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MINI Countryman (2017–)

Last updated 16 October 2018

Biggest ever MINI. Upmarket and quirky interior. Good to drive. Available as a plug-in hybrid.
Very expensive to buy new. Firm ride. Not great at long distances. Most of the smart kit is optional.
Updated 10 October 2018
MINI gets new trim line-up

Classic, Sport and Exclusive are new styles, each offering increased standard specification and a shortcut to a distinctive interior and exterior character of their choice. The range starts with Classic....

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First things first - the new Countryman is the biggest MINI ever. For most people that’s not an issue by now, but if you’re still in the "Minis should be small and packaged cleverly" camp, this Countryman crossover is conspicuously offensive.

That said, it is packaged cleverly. Remove the BMW-era MINI design nonsense and you’ll see that the Countryman actually squeezes a lot of space and practicality into a relatively compact footprint.

It’s also fantastic to drive, as these things go. No other mid-sized crossover feels as sharply engaging as the Countryman. That BMW has managed to expand the dynamic essence of the MINI hatchback into a package this large is truly impressive.

The downside of that is relatively firm ride quality, making this one of the less comfortable crossovers over long distances. Added to that, the seats – although good looking by design – are on the small side and won’t suit all.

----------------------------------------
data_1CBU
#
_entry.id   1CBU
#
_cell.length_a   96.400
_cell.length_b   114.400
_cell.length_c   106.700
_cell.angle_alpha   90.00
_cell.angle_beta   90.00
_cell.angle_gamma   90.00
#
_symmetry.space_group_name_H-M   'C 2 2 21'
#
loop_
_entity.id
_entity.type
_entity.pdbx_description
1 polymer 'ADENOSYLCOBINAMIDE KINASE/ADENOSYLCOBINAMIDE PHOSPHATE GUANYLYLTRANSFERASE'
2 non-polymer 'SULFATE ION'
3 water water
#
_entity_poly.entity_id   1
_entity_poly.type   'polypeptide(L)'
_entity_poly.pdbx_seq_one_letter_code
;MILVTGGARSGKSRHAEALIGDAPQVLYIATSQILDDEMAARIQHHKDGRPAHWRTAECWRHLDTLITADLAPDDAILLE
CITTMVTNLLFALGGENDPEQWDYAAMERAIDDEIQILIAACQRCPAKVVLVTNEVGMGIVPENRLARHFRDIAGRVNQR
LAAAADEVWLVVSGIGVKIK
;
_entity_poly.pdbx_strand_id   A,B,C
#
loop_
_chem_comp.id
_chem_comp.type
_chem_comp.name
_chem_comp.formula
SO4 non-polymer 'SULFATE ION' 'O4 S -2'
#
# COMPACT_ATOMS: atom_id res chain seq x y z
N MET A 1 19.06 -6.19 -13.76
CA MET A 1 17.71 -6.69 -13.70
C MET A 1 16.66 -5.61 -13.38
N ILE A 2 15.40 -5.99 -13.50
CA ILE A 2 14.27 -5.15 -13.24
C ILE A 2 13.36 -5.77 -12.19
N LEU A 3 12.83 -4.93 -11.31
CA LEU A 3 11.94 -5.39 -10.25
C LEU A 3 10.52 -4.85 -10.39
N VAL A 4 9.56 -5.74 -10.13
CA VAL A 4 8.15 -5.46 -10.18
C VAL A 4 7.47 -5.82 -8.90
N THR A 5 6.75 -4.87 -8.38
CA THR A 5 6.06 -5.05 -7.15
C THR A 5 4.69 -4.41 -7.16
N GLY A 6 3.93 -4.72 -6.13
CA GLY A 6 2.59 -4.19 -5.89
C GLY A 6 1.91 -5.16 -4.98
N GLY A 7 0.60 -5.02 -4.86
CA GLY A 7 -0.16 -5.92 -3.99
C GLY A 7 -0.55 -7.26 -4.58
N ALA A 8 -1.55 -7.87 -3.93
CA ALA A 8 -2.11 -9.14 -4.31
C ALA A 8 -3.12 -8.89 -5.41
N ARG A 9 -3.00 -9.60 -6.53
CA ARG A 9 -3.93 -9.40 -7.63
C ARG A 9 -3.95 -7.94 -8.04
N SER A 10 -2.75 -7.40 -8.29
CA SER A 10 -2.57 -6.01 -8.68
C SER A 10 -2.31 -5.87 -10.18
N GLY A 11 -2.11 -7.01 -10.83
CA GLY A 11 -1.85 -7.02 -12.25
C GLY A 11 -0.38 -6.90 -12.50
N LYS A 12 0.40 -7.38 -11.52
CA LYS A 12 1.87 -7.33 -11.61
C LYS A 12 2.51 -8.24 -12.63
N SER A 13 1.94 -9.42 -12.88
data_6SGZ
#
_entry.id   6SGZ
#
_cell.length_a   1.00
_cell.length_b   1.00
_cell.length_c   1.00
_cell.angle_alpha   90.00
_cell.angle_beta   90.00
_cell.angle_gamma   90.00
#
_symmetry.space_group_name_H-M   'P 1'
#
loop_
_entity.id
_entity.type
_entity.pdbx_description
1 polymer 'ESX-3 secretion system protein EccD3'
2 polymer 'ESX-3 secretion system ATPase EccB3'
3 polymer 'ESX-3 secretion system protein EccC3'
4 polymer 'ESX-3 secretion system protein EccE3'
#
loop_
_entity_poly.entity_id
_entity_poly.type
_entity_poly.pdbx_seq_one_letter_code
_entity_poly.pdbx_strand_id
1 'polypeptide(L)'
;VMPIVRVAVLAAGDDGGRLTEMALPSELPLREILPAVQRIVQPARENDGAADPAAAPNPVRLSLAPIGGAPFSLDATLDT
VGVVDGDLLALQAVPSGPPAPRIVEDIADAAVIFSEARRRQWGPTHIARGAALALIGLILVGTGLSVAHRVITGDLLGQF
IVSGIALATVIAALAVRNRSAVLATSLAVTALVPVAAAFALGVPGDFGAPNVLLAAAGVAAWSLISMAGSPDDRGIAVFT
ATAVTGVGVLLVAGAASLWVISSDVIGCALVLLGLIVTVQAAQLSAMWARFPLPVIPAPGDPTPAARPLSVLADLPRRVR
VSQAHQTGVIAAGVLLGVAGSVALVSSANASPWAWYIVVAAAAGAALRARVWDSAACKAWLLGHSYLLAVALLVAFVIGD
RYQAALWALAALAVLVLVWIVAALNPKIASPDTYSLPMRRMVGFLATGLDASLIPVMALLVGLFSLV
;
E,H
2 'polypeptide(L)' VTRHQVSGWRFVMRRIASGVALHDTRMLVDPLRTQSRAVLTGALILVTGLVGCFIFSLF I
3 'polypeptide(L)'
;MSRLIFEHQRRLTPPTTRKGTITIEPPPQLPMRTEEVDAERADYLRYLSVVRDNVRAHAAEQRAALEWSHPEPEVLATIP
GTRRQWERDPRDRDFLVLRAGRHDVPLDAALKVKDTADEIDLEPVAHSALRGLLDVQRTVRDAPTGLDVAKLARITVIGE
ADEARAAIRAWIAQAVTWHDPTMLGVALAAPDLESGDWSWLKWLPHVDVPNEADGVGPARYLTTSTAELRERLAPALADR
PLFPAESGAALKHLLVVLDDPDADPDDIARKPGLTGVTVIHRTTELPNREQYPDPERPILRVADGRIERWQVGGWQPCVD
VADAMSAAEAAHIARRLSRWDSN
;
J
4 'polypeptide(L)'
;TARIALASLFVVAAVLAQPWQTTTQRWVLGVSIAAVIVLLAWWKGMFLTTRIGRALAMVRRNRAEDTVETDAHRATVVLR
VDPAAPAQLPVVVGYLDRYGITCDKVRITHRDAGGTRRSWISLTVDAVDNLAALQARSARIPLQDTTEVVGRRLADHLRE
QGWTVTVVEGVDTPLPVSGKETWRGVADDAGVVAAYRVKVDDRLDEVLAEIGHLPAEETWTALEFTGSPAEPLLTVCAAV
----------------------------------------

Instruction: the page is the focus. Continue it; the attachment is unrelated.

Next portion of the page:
Its combination of practicality and downright quirkiness will really appeal to some, though. MINI’s cabin design is both unique and high quality, and although the whole ‘central speedometer and toggles aplenty’ shtick is losing its lustre now, three generations in, it’s still a refreshing change from the ever-more-homogenous cabin design of many crossovers.

The Countryman is practical too, with plenty of headroom and a significant improvement in rear leg space compared to the outgoing model.

Alongside the familiar MINI petrol and diesels - Cooper and Cooper D, Cooper S and SD, and John Cooper Works - there’s a plug-in hybrid too, called Cooper S E. It boasts some startling numbers with 134.5mpg and 49g/km.

That makes the PHEV a fantastic company car proposition because of the tax breaks, though private buyers will find its high list price and poor real-world economy off-putting.

A standard Cooper or Cooper D should suffice though, offering decent performance and economy while keeping the price reasonable – in the mid-£20k range. For that you’ll get a crossover full of personality that’s practical, versatile and great to drive, albeit not flawless.

MINI Countryman Cooper S ALL4 2017 Road Test

MINI Countryman PHEV ALL4 2017 Road Test

MINI Countryman and PHEV 2017 Video Test


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